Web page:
After all these years the Edmonton Oilers are still a laughing stock

Jan 22 2019, 8:04 am

The day the Edmonton Oilers won the NHL’s draft lottery in 2015 – the fourth time they had won it in six years – and got to pick Connor McDavid first overall, was the day their sad-sack franchise stopped being a league laughing stock.

And yet here we are, nearly four years later, and we’re still laughing.

McDavid has been as good as advertised. He is indeed a generational talent, scoring 328 points in 257 career games. He’s the best player in the world.

Yet somehow Edmonton has found a way to still screw it up.

McDavid didn’t win the Hart Trophy last year, not because he wasn’t the best player in the world, but because his team missed the playoffs. The Hart Trophy was instead won by Taylor Hall, a player the Oilers traded away for second-pairing defenceman Adam Larsson.

That’s delicious irony.

After missing the playoffs for 10 straight years, the Oilers had an excellent season in 2016-17, making the postseason and even winning a round. The laughing stopped… but only momentarily.

In the summer, they dealt away Jordan Eberle, who was coming off a down year by his standards, but still produced 20 goals and 51 points. They got Ryan Strome in return, who was a disappointment in Edmonton before they traded him to the New York Rangers for Ryan Spooner this season.

On Monday, the Oilers put Spooner on waivers.

Last year it was back to square one, missing the playoffs by 17 points. The team was reportedly desperately looking to acquire a scoring winger via trade.

Cue the laugh track.

Edmonton might make the playoffs this season, but it’s not looking good. They’re currently three points back of the Vancouver Canucks, of all teams, for the last spot in the Western Conference.

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Regrettable contracts

Somehow, some way, Peter Chiarelli still has a job.

Hired as GM shortly after the team won the McDavid draft lottery, he began with the gift of all gifts. He also had Leon Draisaitl.

A remarkable series of wrong moves since then has stunted the team’s growth.

He signed Milan Lucic to a regrettable seven-year, $42 million contract on July 1, 2016. Lucic, who turned 30 last year, has just five goals in 49 games this season.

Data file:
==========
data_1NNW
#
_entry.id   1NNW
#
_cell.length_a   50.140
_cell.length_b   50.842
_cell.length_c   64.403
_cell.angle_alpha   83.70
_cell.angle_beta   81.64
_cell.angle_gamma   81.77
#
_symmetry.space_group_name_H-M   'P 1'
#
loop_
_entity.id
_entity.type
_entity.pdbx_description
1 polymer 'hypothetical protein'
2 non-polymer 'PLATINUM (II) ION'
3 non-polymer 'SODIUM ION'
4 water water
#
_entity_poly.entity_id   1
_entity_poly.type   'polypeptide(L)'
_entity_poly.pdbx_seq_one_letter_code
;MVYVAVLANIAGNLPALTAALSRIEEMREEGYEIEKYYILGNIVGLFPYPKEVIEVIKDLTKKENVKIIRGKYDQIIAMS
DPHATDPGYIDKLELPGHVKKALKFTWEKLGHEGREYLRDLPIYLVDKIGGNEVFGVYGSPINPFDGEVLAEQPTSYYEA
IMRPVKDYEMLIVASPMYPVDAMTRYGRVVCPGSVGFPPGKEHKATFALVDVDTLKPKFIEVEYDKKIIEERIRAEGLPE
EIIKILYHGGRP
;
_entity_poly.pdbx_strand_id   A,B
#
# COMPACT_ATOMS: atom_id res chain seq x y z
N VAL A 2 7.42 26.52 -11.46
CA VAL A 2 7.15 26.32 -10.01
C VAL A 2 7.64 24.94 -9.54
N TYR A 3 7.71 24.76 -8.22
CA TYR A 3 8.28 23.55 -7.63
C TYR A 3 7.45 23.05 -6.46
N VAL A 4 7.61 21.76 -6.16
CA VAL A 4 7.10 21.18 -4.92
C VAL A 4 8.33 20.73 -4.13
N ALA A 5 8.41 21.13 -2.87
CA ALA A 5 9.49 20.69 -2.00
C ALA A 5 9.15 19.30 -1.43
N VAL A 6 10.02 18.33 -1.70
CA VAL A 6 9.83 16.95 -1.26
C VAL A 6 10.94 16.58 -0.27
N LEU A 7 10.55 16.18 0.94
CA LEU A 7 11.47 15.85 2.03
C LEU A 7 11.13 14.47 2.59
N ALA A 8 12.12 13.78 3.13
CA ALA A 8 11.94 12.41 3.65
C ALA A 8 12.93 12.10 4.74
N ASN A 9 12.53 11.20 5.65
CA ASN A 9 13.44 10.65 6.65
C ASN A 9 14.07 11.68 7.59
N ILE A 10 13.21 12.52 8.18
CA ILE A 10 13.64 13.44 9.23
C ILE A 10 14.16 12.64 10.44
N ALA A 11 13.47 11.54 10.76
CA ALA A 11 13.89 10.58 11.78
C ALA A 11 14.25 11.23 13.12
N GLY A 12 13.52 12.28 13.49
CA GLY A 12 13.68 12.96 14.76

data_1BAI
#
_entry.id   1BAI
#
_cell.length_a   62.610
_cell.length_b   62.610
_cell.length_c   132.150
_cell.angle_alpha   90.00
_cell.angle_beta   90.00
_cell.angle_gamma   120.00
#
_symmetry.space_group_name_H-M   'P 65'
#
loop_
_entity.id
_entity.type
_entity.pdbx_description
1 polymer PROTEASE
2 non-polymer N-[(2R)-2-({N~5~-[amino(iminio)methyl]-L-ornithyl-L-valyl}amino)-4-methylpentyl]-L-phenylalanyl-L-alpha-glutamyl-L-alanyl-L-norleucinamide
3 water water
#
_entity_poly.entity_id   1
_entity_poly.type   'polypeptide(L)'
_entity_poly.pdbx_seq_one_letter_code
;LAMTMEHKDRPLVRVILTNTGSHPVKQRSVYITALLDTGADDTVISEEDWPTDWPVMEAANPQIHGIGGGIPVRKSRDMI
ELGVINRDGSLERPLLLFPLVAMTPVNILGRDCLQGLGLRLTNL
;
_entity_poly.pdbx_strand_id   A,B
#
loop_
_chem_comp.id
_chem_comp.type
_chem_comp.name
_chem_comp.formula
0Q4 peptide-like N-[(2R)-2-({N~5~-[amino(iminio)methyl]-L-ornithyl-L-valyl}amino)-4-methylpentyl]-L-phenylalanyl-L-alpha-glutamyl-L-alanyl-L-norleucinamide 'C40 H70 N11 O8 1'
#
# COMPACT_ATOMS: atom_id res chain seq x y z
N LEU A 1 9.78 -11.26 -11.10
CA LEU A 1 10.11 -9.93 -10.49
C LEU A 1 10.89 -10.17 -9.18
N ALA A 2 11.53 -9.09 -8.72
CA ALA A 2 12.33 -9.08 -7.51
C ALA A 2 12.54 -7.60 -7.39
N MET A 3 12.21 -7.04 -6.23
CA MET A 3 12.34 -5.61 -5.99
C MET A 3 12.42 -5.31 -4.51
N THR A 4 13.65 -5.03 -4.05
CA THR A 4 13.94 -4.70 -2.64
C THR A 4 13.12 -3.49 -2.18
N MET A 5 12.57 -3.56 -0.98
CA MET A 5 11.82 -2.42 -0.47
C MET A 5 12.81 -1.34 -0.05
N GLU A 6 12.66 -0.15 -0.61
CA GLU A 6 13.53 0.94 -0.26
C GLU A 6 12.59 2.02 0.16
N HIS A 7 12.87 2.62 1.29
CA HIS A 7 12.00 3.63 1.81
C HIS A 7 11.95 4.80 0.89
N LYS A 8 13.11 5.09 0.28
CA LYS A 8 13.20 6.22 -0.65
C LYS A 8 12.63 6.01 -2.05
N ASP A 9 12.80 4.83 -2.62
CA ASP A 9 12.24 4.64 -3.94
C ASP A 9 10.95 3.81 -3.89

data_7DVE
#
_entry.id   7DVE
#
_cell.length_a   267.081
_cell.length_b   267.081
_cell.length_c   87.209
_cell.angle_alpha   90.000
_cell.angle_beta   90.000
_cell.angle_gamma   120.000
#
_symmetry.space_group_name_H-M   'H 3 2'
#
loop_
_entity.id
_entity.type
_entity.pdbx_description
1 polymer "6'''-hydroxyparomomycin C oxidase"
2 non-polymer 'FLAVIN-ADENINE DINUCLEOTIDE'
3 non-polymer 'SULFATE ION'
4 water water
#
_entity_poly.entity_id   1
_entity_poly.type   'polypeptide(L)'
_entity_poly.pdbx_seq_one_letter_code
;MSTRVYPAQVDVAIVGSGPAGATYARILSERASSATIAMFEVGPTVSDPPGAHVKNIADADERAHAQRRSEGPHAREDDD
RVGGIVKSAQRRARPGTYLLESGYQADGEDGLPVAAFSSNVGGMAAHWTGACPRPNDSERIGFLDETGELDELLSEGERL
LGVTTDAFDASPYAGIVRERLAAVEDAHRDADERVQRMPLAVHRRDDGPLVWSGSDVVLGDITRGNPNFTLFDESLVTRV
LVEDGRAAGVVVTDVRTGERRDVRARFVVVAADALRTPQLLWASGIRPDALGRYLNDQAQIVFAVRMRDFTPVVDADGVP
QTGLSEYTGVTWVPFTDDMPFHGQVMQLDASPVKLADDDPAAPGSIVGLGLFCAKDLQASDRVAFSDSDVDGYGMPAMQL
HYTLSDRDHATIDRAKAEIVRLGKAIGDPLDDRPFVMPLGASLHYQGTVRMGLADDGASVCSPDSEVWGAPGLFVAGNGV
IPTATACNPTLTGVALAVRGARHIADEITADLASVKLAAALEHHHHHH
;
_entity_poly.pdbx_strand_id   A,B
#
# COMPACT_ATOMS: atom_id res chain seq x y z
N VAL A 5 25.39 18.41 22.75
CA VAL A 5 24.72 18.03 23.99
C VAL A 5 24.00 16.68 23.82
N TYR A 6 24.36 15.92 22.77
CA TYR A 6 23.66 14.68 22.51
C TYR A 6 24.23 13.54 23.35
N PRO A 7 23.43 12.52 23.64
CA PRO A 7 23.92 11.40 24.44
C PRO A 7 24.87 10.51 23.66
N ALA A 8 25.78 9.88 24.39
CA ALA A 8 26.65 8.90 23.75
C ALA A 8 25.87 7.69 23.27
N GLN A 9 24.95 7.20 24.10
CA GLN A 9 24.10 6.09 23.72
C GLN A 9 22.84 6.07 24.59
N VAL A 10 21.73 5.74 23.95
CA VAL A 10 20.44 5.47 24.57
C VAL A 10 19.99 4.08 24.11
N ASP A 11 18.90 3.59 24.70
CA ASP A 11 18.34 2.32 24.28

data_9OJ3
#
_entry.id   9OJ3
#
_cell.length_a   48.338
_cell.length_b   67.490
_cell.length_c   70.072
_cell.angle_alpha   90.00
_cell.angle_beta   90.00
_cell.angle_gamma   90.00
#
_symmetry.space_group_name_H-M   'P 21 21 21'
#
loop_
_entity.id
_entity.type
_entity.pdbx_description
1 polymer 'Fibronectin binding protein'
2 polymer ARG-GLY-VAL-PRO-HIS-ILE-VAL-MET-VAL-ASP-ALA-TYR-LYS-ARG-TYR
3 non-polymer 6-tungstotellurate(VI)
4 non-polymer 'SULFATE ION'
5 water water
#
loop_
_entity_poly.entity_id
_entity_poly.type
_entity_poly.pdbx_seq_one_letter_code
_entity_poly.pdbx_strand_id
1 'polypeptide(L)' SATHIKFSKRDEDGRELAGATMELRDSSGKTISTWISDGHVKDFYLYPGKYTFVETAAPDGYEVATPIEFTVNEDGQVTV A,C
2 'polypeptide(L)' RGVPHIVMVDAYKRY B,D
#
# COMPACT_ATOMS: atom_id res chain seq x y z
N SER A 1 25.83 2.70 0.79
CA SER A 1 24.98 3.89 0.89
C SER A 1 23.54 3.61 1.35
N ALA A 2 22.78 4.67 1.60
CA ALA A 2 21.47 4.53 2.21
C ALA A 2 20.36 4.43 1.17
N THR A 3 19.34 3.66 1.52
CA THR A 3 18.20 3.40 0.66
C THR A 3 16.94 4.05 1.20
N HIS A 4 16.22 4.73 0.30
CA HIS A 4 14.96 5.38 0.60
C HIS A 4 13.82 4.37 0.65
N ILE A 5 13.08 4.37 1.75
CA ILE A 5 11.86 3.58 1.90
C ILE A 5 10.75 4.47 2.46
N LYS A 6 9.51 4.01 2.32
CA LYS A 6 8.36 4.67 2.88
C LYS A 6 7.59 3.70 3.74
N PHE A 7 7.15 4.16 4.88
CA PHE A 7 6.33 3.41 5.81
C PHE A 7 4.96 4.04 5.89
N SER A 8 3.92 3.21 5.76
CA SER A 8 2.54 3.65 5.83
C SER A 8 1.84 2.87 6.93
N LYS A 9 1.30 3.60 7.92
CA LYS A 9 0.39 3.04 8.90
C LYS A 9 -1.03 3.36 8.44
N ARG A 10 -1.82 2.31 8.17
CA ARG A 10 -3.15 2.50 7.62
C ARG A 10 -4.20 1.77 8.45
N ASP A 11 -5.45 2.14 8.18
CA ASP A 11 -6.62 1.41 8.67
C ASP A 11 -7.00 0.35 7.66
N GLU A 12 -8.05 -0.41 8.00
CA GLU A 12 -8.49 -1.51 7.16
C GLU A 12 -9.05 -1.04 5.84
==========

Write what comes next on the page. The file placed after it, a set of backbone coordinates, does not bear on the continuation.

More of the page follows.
They effectively spat in the face of the advanced stats community when they signed defenceman Kris Russel to a four-year $16 million contract in 2017. Russell, who was 30 at the time, also got a no-movement clause put into his contract.

Is it any wonder the team is pressed up against the salary cap?

But the bad contracts are still coming, as recently as today.

Mikko Koskinen, a 30-year-old goaltender that played in the KHL prior to this season, will get paid $4.5 million in each of the next three years to stop pucks for the Oilers. He has a .911 save percentage, which ranks 19th out of 42 goalies with 20+ games played this season.

Doesn’t exactly scream “No. 1 goalie” to me.

Terrible trades

Bad trades, they’ve made a few.

Here’s a look at Chiarelli’s greatest hits:

  • Taylor Hall for Adam Larsson
  • Jordan Eberle for Ryan Strome
  • Justin Schultz for a 3rd round pick
  • 1st round and 2nd round pick for Griffin Reinhart

The trades haven’t all been poor (Patrick Maroon for Martin Gernat and a fourth-round pick was a good deal), but they’re completely outweighed by these blunders.

Edmonton was desperate for a reliable defenceman when they traded Hall, but they clearly should have looked to improve in a different way.

Management misread Strome’s value, while giving up on Schultz too soon.

The Reinhart move was one of their worst though, given the opportunity lost with the first-round pick. The Islanders selected Calder Trophy winner Mathew Barzal with it. The Jets took Kyle Connor and the Senators grabbed Thomas Chabot with the next two picks.

Chabot, a defenceman, would have made sense for Edmonton to pick. He’s going to play in the All-Star Game this weekend. So is Barzal.

You can make the case that the Oilers would be better off had they done nothing major in free agency and didn’t make a single trade since Chiarelli took over.

It’s been that bad.

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